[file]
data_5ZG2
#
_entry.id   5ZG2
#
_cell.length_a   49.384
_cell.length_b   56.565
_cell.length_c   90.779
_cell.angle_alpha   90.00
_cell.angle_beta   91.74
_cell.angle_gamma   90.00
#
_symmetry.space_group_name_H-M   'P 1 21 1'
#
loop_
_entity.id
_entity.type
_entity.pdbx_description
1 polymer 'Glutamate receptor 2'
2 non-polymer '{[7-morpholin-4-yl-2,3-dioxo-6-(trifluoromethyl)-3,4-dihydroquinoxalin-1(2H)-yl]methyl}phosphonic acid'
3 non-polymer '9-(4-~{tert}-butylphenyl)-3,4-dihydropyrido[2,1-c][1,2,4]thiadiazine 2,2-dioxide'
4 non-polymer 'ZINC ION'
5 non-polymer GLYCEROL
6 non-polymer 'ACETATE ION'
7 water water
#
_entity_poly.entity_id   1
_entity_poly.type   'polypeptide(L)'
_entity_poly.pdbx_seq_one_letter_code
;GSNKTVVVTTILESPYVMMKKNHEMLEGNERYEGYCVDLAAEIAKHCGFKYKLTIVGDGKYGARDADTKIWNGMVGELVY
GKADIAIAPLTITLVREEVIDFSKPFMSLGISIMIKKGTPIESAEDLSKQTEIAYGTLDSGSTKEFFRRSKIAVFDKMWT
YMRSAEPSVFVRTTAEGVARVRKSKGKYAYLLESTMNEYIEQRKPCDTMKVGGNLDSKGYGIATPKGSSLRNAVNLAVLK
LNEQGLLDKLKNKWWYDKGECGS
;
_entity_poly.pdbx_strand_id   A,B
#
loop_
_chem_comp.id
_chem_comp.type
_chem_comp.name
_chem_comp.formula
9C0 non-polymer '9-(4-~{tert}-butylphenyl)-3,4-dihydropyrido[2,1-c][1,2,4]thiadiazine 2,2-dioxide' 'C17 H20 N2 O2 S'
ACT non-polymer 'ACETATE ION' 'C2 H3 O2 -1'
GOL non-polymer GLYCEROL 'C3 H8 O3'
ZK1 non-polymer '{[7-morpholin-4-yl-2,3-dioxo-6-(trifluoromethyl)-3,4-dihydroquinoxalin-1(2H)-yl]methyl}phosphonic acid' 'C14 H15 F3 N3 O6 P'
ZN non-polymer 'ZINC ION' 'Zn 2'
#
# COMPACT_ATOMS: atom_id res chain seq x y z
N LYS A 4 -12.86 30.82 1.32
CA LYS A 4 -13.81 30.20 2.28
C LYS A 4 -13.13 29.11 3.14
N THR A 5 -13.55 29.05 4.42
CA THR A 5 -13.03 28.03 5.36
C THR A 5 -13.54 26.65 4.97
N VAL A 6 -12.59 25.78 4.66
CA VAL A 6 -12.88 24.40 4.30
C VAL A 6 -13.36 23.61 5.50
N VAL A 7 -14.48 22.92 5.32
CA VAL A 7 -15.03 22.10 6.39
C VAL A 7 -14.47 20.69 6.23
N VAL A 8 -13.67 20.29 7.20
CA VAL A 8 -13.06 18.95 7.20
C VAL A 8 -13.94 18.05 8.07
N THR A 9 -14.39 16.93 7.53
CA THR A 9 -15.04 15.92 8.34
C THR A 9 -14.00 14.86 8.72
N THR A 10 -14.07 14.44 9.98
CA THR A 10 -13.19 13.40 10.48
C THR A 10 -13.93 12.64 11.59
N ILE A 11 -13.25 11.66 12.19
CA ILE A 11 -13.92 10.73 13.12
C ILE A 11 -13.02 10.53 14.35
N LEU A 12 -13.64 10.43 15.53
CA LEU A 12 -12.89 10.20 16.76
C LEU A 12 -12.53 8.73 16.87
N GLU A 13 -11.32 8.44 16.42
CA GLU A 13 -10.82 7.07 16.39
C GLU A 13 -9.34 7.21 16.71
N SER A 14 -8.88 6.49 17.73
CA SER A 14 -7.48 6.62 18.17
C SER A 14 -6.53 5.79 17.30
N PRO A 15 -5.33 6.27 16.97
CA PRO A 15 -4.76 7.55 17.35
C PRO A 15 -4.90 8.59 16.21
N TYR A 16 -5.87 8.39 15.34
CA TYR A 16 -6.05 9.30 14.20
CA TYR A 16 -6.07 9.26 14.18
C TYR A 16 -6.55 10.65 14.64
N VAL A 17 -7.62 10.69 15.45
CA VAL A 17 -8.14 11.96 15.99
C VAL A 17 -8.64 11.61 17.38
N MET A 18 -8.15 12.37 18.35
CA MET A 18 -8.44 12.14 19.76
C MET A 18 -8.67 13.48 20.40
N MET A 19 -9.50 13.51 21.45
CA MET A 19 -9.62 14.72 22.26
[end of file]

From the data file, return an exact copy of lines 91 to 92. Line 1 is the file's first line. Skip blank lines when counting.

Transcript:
N MET A 18 -8.15 12.37 18.35
CA MET A 18 -8.44 12.14 19.76